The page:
Makom Book Club 1:00 pm
Makom Book Club @ Colectivo Coffee- Andresonville
Dec 2 @ 1:00 pm – 2:30 pm
Reading The Hate U Give by Angie Thomas Sixteen-year-old Starr Carter moves between two worlds: the poor neighborhood where she lives and the fancy suburban prep school she attends. The uneasy balance between these worlds is shattered when Starr witnesses the fatal shooting of her childhood best friend Khalil at the hands of a police officer. Khalil was unarmed. Soon ...
Makom Shabbat Dinner 7:00 pm
Makom & Or Chadash Joint Service 7:45 pm
Makom & Or Chadash Joint Service @ Temple Sholom of Chicago
Dec 21 @ 7:45 pm – 9:45 pm
Or Chadash (LGBTQ Members & Allies), Makom (20s/30s), and the Makom Band have collaborated to create and lead services that blend the traditions of Or Chadash, Makom and those of Temple Sholom. This service is open to all! 7:45-8:45pm – Service 8:45-9:45pm – Oneg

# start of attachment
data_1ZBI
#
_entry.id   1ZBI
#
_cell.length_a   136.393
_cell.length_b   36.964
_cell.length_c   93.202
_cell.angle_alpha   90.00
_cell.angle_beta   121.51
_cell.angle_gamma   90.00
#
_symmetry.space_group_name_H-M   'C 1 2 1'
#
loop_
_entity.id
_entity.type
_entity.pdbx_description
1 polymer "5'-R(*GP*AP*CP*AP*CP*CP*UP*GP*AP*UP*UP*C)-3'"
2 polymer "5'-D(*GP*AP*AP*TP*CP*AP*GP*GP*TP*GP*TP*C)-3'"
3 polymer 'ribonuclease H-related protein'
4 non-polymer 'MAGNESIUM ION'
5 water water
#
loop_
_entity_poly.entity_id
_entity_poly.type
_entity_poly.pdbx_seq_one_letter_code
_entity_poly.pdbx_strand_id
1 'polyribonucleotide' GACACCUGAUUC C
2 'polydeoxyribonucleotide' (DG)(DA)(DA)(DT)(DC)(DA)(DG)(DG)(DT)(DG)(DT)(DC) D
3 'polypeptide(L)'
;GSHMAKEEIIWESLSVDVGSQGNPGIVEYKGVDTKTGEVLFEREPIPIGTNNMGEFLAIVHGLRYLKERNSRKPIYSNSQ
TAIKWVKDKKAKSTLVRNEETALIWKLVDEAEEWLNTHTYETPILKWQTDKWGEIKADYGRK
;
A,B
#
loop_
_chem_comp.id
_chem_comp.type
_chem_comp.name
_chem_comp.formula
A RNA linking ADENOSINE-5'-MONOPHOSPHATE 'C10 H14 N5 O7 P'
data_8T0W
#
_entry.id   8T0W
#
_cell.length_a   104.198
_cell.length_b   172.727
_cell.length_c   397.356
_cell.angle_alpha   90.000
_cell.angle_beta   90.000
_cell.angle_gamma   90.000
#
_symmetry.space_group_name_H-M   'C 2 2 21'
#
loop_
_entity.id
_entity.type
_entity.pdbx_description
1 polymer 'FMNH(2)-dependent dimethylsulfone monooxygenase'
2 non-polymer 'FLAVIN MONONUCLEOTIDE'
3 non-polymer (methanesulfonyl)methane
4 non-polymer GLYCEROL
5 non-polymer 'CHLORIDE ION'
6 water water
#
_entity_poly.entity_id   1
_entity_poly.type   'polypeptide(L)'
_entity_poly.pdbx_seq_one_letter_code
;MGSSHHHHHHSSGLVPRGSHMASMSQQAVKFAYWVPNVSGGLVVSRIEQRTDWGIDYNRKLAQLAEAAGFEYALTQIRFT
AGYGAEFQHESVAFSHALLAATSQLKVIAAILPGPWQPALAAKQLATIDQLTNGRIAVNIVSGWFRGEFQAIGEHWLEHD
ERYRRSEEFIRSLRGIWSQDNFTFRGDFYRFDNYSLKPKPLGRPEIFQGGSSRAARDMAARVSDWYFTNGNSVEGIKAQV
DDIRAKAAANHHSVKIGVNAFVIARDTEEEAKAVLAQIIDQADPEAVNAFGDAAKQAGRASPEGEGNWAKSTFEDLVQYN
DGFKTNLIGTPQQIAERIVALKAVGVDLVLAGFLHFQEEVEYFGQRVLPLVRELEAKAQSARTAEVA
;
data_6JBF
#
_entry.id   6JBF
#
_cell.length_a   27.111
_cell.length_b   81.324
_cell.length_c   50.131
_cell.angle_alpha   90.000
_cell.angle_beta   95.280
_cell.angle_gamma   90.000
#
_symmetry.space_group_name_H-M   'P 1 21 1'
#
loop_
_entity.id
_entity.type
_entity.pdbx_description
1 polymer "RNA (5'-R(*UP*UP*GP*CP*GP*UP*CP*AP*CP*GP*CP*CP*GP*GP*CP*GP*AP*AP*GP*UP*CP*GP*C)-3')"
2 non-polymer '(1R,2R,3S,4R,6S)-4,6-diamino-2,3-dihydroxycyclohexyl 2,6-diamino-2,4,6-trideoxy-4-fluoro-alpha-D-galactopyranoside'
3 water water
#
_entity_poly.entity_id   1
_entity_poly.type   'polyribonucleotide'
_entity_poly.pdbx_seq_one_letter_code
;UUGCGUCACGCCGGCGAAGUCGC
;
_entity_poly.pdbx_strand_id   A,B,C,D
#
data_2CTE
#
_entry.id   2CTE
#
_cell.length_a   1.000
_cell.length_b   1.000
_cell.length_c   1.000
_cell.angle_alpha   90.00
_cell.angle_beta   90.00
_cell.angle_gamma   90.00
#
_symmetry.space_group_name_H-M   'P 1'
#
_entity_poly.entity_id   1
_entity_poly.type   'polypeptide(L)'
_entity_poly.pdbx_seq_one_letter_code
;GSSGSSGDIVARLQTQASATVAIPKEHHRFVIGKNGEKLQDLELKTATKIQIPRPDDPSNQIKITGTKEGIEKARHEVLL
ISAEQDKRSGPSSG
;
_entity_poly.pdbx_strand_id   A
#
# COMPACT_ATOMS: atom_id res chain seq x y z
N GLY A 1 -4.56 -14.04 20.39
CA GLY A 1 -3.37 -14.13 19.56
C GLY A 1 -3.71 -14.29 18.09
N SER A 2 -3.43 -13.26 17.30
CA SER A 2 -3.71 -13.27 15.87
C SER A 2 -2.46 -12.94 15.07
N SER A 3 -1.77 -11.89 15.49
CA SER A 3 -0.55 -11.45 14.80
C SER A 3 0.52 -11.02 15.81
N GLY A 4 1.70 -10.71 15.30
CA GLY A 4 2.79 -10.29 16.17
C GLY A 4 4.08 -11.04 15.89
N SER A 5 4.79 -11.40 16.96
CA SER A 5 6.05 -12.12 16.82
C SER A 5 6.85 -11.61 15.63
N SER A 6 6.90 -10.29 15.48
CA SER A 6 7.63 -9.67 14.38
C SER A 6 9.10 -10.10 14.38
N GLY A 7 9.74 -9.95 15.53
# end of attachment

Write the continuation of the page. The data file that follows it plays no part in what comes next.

Makom Shabbat (formerly Sushi Shabbat)
The Tattooist of Auschwitz by Heather Morris
In April 1942, Lale Sokolov, a Slovakian Jew, is forcibly transported to the concentration camps at Auschwitz-Birkenau. When his captors discover that he speaks several languages, he is put to work as a Tätowierer (the German word for tattooist), tasked with permanently marking his fellow prisoners.
Imprisoned for over two and a half years, Lale witnesses horrific atrocities and barbarism—but also incredible acts of bravery and compassion. Risking his own life, he uses his privileged position to exchange jewels and money from murdered Jews for food to keep his fellow prisoners alive.
One day in July 1942, Lale, prisoner 32407, comforts a trembling young woman waiting in line to have the number 34902 tattooed onto her arm. Her name is Gita, and in that first encounter, Lale vows to somehow survive the camp and marry her.
A vivid, harrowing, and ultimately hopeful re-creation of Lale Sokolov’s experiences as the man who tattooed the arms of thousands of prisoners with what would become one of the most potent symbols of the Holocaust, The Tattooist of Auschwitz is also a testament to the endurance of love and humanity under the darkest possible conditions.